Strip Cropping Systems to Reduce Energy Inputs and Optimize Profitability

1991 Annual Report for LNC91-034

Project Type: Research and Education
Funds awarded in 1991: $53,000.00
Projected End Date: 12/31/1993
Matching Federal Funds: $3,500.00
Matching Non-Federal Funds: $111,250.00
Region: North Central
State: Minnesota
Project Coordinator:
Gyles Randall
University of Minnesota

Strip Cropping Systems to Reduce Energy Inputs and Optimize Profitability


1) Determine the production and economic impact of wheat introduced into a conventional
corn-soybean alternate strip rotation in a ridge tillage system.
2) Determine the potential of this 3-crop rotation to minimize insect, nematode, and weed
pressures and thus reduce pesticide use.
3) Determine the effect of interseeding legumes with wheat on the potential fertilizer N savings,
N availability to corn, and economics in a ridge tillage system.
4) Measure the border row vs. inside row effects of each crop on yield, pest incidence, N
utilization, land utilization, and production economics.
5) Evaluate the ability of potential soil tests to predict available soil N for corn following
soybeans and following wheat with and without interseeded legumes.

An experiment was started in 1991 to establish a crop rotation system where four single crop
production components (ridge tillage; 3-crop wheat-corn-soybean; narrow (15' wide), alternate
strips; and legume interseeding) could be studied as an integrated farming system. The rotations
(continuous corn, corn-soybean, wheat-corn-soybean where the wheat was interseeded with
either Nitro alfalfa, vetch, or nothing) were setup in 1991 on a Webster clay loam on the Lynn
Sorenson farm in Freeborn County, Minnesota. In 1992, nitrogen rates of 0, 40, 80, and 120 lb/A
were applied to corn following soybean, wheat, wheat + alfalfa, and wheat + vetch to determine
the N credit due to fixation by the legumes. Band application of reduced rates of herbicide were
applied to both corn and soybeans. Mechanical weed control and ridge building were
accomplished through cultivation. Yields and grain moisture of wheat, corn and soybean were
taken in 1992 to evaluate the border vs. inside row effects of the strips, the interseeded legumes,
and the response to N as affected by the cropping systems. Data on vetch and alfalfa yields, weed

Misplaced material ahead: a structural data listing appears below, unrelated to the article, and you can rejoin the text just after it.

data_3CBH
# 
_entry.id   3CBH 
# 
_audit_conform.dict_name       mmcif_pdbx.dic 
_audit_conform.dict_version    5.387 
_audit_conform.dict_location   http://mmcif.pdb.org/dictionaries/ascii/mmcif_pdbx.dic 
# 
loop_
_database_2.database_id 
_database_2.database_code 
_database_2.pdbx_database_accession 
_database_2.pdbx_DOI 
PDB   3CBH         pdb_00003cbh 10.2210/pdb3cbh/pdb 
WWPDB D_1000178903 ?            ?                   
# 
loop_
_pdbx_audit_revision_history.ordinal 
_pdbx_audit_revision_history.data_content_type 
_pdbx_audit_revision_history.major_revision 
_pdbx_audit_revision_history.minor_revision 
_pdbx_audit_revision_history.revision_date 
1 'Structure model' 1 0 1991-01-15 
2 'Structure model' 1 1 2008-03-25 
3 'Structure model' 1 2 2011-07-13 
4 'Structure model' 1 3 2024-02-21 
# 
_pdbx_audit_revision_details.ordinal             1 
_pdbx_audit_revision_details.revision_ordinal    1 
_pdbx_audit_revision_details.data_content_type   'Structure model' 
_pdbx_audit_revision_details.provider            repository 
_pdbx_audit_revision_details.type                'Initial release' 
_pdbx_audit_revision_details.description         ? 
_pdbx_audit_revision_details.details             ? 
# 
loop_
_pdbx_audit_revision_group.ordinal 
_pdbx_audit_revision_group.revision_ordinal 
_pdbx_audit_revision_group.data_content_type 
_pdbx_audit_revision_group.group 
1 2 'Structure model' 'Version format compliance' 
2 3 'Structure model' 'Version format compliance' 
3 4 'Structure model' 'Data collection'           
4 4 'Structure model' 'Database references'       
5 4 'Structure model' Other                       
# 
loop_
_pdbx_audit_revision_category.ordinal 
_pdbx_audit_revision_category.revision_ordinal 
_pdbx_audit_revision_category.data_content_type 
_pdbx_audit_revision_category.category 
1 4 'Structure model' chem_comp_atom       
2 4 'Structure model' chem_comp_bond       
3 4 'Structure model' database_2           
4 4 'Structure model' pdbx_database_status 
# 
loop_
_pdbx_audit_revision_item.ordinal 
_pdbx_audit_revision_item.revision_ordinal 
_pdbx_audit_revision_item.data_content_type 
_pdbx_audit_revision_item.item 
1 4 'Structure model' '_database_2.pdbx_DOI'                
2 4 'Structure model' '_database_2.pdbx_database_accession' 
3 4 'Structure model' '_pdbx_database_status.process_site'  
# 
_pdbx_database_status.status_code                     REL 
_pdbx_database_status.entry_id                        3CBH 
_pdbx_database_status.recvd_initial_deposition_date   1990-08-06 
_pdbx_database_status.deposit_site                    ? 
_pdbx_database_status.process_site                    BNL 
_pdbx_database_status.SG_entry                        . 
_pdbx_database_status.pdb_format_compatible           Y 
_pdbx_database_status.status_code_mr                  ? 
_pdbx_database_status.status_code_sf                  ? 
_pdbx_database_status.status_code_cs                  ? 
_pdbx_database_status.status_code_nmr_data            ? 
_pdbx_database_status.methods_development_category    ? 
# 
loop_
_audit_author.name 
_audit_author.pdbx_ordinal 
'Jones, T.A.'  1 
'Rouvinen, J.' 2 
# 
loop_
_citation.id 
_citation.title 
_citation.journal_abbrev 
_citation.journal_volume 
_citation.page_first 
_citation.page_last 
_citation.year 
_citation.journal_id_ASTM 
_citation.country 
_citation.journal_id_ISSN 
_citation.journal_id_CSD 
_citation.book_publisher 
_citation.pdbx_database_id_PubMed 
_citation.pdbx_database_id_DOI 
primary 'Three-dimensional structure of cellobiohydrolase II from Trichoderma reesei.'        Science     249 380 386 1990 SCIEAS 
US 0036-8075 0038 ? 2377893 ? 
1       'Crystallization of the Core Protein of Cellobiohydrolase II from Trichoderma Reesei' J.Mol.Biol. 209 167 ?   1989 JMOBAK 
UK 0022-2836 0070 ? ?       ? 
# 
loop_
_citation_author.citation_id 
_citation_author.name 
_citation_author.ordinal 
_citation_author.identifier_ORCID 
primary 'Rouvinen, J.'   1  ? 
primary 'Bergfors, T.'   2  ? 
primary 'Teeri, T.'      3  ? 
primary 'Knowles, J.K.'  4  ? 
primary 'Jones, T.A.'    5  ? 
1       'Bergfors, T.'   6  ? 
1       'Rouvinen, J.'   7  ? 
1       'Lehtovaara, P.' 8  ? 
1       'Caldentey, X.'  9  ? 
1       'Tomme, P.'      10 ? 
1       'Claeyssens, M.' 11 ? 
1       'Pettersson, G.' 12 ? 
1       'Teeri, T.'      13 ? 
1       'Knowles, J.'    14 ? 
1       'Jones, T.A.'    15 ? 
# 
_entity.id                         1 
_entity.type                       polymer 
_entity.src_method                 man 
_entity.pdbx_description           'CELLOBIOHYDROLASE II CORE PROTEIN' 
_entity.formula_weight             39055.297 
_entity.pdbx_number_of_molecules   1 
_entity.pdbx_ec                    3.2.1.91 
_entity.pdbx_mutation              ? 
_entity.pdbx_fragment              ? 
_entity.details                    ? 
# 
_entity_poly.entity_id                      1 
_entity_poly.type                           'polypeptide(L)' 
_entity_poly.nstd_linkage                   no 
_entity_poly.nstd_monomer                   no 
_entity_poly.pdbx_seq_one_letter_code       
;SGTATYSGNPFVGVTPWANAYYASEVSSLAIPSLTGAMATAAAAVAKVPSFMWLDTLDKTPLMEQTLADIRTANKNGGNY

seedbank counts, root ratings and lodging to evaluate corn rootworm (CRW), tunnel counts to
assess European corn borer (ECB) damage, and soybean cyst nematode (SCN) egg counts were

Yield data obtained in this second year, based on the assumption that the center 2 rows of a
6-row strip or the center 7 rows of the 21-row wheat strip represent a "whole-field" yield, showed
(1) 4 percent higher corn yields and 14 percent lower soybean yields compared to a "whole-field"
average when grown in alternate strips, and (2) 7 percent higher corn yields, 5 percent lower
wheat yields, and 8 percent lower soybean yields when grown in the 3-crop strip rotation
compared to a "whole-field". Excessive spring regrowth of Nitro alfalfa and hairy vetch resulted
in significant competition to the corn, resulting in stunted early growth, delayed maturity, and 20
percent lower corn yield compared to following wheat without a legume. Pest evaluation showed
very little evidence of CRW or ECB activity. Soybean cyst nematode populations were
considerably lower in the 3-crop system (no soybeans in 1991 or 1992) compared to those
systems that included soybean in either 1991 or 1992. Weed counts indicated substantially more
small grass and broadleaf weeds in corn following wheat in the 3-crop system compared to corn
following soybean in the 2-crop rotation.

Potential Contributions and Practical Applications:
After only two years, it is difficult to project too far; however it appears this type of cropping
system could offer the following benefits: soil erosion control, reduction of insect activity,
creation of wildlife habitat, and improvement of water quality.